I’m not a procrastinator, I’m a pressure prompted completer!


Procrastination Defined

Procrastination is the act of postponing.

It is a behaviour and like all behaviours we can change it if we choose.  We can act differently.  We can make an immediate change.  We can choose action over delay.

But to solve for the long term we need to work out WHY.

What are your triggers for procrastination?  What are your underlying reasons?  What purpose does procrastination really serve in your life?

Answers range from the trivial to the profound.  Our behaviours may be cultivated or inadvertent.  And our actions can be described as injurious, damaging or downright perverse.


How Can You Tell If You Are Procrastinating?

Delaying tactics and patterns of behaviour may have developed over months, years or even decades.  They are insidious and although they trigger annoyance and self-loathing, the patterns remain largely unexamined.

Do any of these ‘internal voices’ have a ring of truth for you:

  • I should start early this time
  • I’ve got to start soon
  • I should have started by now
  • I’ll start x once I finish y
  • I’m running out of time
  • There is still time, if…
  • I hope no one finds out
  • There is something wrong with me
  • Why are we doing this anyway?
  • Why bother?

and finally,

  • That was painful.  I’ll never procrastinate again.

The Procrastinator’s Code

Psychologists and researchers Jane Burka and Lenora Yuen have developed The Procrastinators’s Code.

The code suggests that we procrastinators have closely held and well defended but perilously unrealistic beliefs.  Take a breath between reading each statement below – what comes up?

  1. I must be perfect.
  2. Everything I do should go easily and without effort.
  3. It’s safer to do nothing than to take a risk and fail.
  4. I should have no limitations.
  5. If it’s not done right, it’s not worth doing at all.
  6. I must avoid being challenged.
  7. If I succeed, someone will get hurt.
  8. If I do well this time, I must always do well.
  9. Following someone else’s rules means I’m giving in and I’m not in control.
  10. I can’t afford to let go of anything or anyone.
  11. If I expose my real self, people won’t like me.
  12. There is a right answer, and I’ll wait until I find it.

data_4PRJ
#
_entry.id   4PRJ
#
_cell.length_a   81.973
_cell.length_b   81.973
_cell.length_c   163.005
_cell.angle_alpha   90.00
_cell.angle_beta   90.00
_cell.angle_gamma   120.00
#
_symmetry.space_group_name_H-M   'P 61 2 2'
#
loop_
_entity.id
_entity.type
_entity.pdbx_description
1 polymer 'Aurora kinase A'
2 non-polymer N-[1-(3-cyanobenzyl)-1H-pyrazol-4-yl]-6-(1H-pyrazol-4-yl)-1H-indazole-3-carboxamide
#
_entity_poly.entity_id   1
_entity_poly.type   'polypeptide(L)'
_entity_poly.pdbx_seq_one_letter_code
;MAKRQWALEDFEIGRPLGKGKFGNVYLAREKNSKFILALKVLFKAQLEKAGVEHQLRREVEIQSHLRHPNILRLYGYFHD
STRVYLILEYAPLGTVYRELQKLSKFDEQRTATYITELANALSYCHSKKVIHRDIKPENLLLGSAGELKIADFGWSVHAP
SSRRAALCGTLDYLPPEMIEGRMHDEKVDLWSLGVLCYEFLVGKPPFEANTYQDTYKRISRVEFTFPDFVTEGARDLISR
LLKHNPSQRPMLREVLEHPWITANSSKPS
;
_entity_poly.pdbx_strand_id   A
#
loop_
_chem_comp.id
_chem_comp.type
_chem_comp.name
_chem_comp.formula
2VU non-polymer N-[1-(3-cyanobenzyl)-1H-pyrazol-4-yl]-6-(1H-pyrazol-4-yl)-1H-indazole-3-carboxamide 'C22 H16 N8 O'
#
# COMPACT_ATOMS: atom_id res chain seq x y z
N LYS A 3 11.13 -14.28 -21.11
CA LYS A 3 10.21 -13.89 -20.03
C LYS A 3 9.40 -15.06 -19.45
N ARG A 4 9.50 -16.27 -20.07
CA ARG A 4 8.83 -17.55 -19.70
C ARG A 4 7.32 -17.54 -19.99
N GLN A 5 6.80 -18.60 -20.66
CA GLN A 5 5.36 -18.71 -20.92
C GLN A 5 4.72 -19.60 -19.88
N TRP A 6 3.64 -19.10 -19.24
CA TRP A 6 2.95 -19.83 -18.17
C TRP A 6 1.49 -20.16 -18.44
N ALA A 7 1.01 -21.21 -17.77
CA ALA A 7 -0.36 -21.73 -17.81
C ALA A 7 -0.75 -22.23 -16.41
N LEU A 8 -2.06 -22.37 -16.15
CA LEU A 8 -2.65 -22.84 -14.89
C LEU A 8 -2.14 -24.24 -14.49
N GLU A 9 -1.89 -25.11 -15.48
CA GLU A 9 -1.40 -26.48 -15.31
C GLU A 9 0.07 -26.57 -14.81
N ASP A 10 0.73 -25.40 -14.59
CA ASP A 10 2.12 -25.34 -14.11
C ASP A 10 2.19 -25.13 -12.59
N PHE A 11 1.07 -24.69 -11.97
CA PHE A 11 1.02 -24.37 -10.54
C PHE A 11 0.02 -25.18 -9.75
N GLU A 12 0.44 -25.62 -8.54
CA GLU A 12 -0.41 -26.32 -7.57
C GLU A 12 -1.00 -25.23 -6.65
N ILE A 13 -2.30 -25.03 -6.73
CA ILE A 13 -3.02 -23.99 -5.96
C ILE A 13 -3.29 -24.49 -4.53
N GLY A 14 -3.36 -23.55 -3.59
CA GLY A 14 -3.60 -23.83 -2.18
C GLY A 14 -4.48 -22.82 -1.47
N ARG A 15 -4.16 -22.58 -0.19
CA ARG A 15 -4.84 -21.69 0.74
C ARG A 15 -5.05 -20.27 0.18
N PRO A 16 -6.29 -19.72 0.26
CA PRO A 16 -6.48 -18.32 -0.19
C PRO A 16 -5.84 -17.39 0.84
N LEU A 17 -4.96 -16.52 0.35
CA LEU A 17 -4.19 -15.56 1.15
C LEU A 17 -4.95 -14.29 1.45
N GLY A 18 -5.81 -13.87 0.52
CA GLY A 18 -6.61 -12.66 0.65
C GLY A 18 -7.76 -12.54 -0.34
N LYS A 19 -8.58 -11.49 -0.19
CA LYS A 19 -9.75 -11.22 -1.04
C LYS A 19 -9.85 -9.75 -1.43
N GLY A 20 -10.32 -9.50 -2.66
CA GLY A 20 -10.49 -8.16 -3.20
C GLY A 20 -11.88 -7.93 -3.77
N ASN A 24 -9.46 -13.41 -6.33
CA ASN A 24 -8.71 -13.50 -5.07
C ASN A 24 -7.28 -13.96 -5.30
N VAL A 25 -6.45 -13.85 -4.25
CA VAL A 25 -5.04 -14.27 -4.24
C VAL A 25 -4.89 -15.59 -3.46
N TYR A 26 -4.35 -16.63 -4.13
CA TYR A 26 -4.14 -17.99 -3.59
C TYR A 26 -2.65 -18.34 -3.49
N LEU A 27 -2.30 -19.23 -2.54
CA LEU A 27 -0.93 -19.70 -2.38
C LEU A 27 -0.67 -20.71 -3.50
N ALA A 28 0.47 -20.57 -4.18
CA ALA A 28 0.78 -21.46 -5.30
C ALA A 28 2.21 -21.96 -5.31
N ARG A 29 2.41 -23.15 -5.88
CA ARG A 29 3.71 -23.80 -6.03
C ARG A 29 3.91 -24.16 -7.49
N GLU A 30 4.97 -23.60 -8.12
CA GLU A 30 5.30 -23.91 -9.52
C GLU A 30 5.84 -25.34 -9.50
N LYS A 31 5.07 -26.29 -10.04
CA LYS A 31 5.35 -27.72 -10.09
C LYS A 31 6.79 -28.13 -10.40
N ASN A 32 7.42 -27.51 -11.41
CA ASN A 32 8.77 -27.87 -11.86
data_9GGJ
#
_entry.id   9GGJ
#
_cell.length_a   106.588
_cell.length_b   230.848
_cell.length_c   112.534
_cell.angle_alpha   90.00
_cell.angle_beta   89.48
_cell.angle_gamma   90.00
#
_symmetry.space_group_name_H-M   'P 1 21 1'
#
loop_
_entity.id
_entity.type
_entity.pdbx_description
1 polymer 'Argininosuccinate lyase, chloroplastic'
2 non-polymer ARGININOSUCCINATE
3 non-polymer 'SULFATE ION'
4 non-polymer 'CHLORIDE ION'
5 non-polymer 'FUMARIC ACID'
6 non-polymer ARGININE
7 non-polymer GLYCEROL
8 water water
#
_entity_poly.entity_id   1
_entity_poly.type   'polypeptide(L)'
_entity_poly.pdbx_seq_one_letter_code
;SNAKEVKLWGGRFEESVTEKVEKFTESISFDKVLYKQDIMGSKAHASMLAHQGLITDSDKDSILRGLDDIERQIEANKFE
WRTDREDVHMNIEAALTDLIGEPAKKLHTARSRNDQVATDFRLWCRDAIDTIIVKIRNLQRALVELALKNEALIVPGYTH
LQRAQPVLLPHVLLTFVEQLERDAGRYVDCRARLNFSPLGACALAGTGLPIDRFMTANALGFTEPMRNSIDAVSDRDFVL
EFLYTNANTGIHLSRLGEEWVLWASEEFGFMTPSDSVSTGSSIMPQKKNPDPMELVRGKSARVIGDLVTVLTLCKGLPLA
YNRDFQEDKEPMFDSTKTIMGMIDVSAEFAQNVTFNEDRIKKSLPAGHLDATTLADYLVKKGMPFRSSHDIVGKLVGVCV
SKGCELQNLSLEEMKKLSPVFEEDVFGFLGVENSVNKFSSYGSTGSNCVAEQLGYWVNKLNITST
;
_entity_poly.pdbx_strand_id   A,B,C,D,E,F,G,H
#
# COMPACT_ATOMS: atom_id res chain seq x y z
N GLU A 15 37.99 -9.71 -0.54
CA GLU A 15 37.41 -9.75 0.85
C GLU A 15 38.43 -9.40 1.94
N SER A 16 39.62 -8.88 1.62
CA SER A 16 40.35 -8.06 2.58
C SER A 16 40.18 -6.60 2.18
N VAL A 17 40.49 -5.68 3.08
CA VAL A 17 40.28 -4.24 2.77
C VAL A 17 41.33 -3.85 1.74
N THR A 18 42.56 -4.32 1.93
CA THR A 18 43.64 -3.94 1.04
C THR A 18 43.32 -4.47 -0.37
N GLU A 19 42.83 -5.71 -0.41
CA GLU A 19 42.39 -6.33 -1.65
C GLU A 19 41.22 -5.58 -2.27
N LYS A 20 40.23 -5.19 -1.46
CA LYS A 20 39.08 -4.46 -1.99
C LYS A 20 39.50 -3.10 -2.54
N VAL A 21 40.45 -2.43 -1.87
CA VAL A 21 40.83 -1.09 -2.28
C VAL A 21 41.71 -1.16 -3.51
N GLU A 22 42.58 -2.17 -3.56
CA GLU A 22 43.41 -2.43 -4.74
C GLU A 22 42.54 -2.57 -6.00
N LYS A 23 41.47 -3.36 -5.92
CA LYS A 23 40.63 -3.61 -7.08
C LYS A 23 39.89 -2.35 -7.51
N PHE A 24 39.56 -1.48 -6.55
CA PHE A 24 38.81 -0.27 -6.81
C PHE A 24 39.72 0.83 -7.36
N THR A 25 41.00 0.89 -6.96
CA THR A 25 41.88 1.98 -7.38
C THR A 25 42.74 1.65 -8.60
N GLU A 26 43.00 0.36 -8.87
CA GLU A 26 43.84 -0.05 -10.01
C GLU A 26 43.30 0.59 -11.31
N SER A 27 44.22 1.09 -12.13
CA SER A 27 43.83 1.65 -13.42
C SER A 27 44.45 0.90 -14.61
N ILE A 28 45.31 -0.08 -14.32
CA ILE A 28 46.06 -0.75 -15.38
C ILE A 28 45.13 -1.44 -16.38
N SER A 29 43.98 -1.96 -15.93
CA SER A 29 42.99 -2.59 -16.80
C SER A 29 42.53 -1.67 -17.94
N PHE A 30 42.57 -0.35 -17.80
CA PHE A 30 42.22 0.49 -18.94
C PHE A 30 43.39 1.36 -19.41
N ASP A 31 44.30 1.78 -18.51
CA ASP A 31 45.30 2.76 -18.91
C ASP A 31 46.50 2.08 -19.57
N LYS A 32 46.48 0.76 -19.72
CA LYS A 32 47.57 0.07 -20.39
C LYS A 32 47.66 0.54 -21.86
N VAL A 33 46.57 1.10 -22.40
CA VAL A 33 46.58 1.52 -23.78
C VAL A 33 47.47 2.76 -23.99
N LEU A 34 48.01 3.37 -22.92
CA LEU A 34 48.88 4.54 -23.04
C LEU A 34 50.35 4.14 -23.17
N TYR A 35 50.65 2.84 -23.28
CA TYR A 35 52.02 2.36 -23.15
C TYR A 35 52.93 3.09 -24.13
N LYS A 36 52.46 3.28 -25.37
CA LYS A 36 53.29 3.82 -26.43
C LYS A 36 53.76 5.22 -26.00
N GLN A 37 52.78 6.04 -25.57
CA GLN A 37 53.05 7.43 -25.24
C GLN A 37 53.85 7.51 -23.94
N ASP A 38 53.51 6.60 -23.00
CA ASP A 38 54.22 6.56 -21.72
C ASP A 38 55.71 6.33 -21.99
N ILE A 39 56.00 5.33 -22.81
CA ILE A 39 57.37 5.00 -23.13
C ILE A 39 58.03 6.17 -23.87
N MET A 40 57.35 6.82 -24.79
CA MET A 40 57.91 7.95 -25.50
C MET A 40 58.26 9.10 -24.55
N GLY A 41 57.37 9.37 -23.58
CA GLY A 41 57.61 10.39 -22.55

Fear of Failure or Fear of Success?

If fear of failure is that the heart of your procrastination story, you may experience the ongoing suffering that comes from the search for perfection.

Self worth = Ability = Performance

The procrastinator intercedes before judgement occurs:

Self worth = Ability ≠ Performance

The insidious practice of delay prevents performance. If there is no performance to be judged  then my ability cannot be assessed and it cannot be found lacking.  I will be safe.  Self-worth is untested and so, intact.

Fear of success can be a little more difficult to understand.

In this case procrastination plays a self-destructive role.  When we delay we preserve the status quo.  Fear of success manifests in a set of bemusing emotional reactions to success:

  • I can’t take a complement
  • Success will change my life, it will change me
  • When people think well of me it makes me nervous
  • I don’t really deserve success


Self-defense or Self-sabotage?

It may be true that all procrastination involves some self-sabotage, it is just a matter of degree.  Perhaps a more productive analysis of this particular pathology is to pose the question:

How does procrastination serve you?

For all of us, there is a hidden gift in our self destructive behaviour.

What’s your story?

Does the act of delay allow you to remove yourself from competition and the possibility of failure?

Does it protect you from being judged and being found lacking?

Does it allow you to maintain a belief that you are a ‘natural’ and can achieve excellence without effort?

Does it allow you to criticise the parameters of your project – unrealistic timeframes? Poor systems?  Inadequate tools?  Inferior co-workers?


Overcoming Procrastination

The Mindset Game

If your attitude does not serve you, then change your attitude.

  1. Reflect on the Procrastinator’s Code.  What’s your ‘why’?
  2. Identify the hidden gift that is supplied by the behaviour
  3. Forgive yourself
  4. Decide that your present self will take better care of your future self

The Behaviour Game

  1. Brain Dump – Write a list of all the things that occupy space in your mind.  Include everything from the mundane to the monumental.
  2. Start with Action – Identify everything on your list that can be done in two minutes or less.  Do those things and cross them off your list.
  3. Time Box Creativity – Choose something from your list that you know will not be done quickly.  Something that requires you to think, create and innovate.  Set a timer for 1 hour and remove all distractions.  Work only on this project and see how far you can get in one hour.
  4. Re-visit Your Vision – Take a moment to reconnect with the benefits of the major projects or tasks on your list.  How will they help you achieve your long-term goals.  Picture yourself achieving a successful result.  Now work backwards – what are the all steps you will need to follow to get there?
  5. Just Do It…  If you are a fan of tough love – this video is for you:

Good Luck!